I can see some sense to that as the armour is painted in the urban camo you might as well use the same scheme (same paint stock) for the attached landrovers.
'He could have lived a risk-free, moneyed life, but he preferred to whittle away his fortune on warfare.' Xenophon, The Anabasis

This communication has been written by a dyslexic person. If you have any trouble with the meaning of any of the sentences or words, please do not be afraid to ask for clarification. Remember that dyslexics are often high-level conceptualisers who provide "out of the box" thinking.

Raider4

Quote from: Big Insect on 07 March 2021, 10:01:18 PM
My Tankograd book arrived over the weekend - it is very good - and (as is more often the case) you are 100% correct Sultanbey - no CVR(T) family vehicles were stationed in Berlin.

*cough*

Quote from: Raider4 on 04 March 2021, 07:47:22 PM
Eh? What? No Scimitars in Berlin, or any other member of the CVR(T) family.
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Big Insect

08 March 2021, 10:31:24 AM #56 Last Edit: 08 March 2021, 10:38:14 AM by Big Insect
Quote from: Raider4 on 08 March 2021, 09:57:34 AM
*cough*

Yes - Raider 4 - no CVR(T)s at all - I can find no evidence - no photos and no written info.
I had misread your comment as a question ... so yes you were also correct that there were no CVR(T)s - sad as it may seem  :o
'He could have lived a risk-free, moneyed life, but he preferred to whittle away his fortune on warfare.' Xenophon, The Anabasis

This communication has been written by a dyslexic person. If you have any trouble with the meaning of any of the sentences or words, please do not be afraid to ask for clarification. Remember that dyslexics are often high-level conceptualisers who provide "out of the box" thinking.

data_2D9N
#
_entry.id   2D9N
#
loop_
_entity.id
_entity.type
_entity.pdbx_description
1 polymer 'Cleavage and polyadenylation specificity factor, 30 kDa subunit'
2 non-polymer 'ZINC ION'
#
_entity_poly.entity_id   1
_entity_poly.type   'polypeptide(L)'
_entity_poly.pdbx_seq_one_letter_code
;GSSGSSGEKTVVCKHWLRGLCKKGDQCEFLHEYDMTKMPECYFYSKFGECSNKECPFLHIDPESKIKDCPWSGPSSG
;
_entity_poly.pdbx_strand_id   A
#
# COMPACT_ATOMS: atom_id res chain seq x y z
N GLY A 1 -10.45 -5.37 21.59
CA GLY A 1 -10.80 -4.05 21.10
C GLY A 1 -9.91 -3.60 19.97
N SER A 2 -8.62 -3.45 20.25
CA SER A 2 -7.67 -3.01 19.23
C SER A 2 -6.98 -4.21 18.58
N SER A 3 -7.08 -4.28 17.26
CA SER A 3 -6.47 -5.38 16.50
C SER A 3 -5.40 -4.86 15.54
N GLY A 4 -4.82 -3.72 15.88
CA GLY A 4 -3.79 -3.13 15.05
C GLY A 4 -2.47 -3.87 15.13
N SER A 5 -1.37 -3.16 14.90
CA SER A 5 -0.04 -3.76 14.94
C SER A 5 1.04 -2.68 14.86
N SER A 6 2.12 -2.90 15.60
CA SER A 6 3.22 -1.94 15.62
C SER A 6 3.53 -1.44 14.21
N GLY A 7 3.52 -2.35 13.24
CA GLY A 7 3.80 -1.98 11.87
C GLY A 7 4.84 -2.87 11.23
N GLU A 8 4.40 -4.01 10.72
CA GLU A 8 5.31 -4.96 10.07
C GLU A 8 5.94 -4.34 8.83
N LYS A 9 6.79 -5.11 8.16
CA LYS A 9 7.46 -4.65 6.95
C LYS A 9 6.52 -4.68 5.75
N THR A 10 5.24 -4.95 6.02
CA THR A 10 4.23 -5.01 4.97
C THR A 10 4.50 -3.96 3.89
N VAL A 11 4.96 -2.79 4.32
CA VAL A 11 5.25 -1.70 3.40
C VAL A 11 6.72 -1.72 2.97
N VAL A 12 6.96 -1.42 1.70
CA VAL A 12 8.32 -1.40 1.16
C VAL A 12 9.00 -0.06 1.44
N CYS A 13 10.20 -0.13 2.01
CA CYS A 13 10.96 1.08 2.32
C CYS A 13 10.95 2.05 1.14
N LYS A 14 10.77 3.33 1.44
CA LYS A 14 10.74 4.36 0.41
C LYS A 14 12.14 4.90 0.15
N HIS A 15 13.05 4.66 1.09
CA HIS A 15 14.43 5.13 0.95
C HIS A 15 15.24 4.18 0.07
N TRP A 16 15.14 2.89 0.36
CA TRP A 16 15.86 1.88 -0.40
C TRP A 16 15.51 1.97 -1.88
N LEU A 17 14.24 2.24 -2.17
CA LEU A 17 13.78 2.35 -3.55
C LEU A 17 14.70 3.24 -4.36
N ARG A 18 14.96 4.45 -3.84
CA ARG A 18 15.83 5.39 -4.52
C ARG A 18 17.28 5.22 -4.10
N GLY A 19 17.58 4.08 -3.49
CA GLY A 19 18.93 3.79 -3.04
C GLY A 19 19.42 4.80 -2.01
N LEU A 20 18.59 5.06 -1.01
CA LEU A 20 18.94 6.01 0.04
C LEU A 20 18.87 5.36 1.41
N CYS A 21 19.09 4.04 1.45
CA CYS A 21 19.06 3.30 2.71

Raider4

08 March 2021, 07:36:20 PM #57 Last Edit: 08 March 2021, 07:38:48 PM by Raider4
Quote from: Big Insect on 05 March 2021, 02:53:31 PM
When was Berlin Camo introduced? I need to do some more research.

Some time from 1982 on, according to this page:

https://web.archive.org/web/20090412114113/http://www.emlra.org:80/articles/berlin_brigade.htm

Also pics of a couple of Land Rovers.

On artillery, I've got the following quote: "Two batteries of Abbot SP 105mm howitzers are listed in 1982, but these seem to have been withdrawn soon after. The Berlin Brigade had no artillery element in the late 1980s."
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Big Insect

Really helpful on the landrover camo - as I was coming to the conclusion that maybe they were only painted up in the BAOR camo.

Shame about the Abbots being withdrawn  but I can understand why  :D
'He could have lived a risk-free, moneyed life, but he preferred to whittle away his fortune on warfare.' Xenophon, The Anabasis

This communication has been written by a dyslexic person. If you have any trouble with the meaning of any of the sentences or words, please do not be afraid to ask for clarification. Remember that dyslexics are often high-level conceptualisers who provide "out of the box" thinking.

Raider4

Quote from: Big Insect on 09 March 2021, 01:13:04 PM
Really helpful on the landrover camo - as I was coming to the conclusion that maybe they were only painted up in the BAOR camo.

Yeah, they look like genuine 'in situ' pictures, rather than after-market repaints, as it were.